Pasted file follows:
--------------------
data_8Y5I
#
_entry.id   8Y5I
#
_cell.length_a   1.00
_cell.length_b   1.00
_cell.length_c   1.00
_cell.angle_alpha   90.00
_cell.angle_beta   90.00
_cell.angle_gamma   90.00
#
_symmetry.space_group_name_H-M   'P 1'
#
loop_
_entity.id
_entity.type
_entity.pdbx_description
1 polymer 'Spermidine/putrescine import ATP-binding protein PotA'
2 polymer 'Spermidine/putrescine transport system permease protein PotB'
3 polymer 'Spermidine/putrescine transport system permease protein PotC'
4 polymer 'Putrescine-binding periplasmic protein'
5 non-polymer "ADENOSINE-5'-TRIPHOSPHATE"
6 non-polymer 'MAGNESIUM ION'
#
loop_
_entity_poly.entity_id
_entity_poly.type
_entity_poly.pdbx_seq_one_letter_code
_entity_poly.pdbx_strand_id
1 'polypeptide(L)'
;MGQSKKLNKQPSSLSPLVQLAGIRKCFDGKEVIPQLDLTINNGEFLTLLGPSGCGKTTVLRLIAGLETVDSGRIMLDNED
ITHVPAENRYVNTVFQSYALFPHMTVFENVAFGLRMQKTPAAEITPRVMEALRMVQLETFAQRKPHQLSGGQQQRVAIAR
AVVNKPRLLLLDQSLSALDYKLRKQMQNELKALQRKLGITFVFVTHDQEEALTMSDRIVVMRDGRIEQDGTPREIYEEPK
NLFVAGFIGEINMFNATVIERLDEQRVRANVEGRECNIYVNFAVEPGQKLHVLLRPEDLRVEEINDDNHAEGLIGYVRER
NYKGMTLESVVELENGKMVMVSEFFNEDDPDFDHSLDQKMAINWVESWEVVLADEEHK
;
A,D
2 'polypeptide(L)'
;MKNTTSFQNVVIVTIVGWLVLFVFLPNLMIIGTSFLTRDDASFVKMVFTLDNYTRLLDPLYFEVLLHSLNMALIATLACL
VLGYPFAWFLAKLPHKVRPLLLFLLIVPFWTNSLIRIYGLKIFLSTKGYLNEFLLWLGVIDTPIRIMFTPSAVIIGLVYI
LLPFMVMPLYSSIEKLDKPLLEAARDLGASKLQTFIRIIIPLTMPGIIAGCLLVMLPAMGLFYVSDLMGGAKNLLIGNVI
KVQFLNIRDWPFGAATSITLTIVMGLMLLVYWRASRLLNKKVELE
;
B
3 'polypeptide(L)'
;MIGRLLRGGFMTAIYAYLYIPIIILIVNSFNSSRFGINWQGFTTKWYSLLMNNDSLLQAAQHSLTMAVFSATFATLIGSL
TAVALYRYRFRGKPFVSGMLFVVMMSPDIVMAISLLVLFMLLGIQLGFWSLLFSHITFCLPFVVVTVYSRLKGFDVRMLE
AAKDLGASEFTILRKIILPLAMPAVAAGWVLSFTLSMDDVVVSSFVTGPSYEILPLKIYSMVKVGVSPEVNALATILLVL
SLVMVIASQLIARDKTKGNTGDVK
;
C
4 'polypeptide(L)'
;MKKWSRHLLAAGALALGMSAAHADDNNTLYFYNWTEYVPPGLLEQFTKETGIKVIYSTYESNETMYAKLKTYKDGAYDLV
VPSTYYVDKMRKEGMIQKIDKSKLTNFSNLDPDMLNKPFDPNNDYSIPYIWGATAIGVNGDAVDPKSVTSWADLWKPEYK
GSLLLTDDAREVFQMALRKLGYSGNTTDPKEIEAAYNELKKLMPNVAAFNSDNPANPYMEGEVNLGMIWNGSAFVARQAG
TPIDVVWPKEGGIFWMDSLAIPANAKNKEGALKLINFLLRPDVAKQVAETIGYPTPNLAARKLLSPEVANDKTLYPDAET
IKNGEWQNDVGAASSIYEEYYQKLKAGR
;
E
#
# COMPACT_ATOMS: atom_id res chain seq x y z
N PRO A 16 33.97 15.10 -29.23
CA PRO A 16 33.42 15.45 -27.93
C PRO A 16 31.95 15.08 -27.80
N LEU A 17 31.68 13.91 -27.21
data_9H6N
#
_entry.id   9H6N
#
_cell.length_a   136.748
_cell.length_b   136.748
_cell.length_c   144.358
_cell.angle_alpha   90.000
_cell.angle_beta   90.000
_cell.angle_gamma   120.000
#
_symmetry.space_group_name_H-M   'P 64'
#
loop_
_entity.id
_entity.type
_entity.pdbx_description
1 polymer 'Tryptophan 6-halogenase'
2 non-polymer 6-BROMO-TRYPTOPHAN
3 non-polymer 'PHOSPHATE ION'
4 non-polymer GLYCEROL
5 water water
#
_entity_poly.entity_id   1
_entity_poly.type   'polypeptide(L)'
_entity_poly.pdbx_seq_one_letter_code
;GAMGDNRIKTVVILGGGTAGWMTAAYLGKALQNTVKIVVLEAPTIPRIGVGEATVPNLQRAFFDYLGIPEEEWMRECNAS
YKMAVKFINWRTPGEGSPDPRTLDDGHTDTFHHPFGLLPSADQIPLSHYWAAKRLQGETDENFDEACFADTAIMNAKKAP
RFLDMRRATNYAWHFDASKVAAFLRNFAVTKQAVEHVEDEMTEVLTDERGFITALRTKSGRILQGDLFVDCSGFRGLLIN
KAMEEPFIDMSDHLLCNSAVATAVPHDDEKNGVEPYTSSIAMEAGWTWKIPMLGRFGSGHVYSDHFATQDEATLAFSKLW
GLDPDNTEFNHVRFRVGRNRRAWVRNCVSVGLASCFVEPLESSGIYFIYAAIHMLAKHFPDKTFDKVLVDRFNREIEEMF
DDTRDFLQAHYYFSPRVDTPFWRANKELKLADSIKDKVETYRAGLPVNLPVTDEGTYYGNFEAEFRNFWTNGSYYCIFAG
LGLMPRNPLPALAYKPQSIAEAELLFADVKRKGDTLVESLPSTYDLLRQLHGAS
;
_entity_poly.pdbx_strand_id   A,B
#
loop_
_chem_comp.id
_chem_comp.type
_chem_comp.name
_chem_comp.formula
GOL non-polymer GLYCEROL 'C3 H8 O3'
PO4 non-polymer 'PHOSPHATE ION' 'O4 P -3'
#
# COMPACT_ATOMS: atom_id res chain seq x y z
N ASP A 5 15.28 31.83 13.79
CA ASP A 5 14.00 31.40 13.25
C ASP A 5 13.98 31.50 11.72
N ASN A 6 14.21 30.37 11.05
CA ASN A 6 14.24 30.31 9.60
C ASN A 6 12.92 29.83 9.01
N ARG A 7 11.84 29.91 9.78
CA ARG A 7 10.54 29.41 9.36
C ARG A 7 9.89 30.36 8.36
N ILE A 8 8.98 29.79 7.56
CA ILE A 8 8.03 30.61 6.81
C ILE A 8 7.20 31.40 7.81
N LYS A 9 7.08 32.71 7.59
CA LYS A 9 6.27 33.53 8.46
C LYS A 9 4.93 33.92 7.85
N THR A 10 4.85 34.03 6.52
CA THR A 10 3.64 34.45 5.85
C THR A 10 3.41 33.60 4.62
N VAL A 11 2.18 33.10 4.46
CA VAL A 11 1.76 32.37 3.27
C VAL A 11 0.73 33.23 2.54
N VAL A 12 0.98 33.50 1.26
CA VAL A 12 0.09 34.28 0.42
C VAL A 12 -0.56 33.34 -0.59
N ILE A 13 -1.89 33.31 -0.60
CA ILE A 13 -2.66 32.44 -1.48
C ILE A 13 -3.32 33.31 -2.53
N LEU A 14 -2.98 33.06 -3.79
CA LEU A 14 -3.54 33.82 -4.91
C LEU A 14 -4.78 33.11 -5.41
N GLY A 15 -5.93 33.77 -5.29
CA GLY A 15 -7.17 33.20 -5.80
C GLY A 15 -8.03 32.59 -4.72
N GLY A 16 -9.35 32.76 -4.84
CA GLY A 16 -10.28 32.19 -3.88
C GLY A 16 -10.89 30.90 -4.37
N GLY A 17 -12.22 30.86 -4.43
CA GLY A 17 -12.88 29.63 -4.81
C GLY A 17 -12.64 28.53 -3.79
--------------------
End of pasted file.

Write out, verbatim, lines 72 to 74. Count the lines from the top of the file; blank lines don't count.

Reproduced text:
_cell.length_c   144.358
_cell.angle_alpha   90.000
_cell.angle_beta   90.000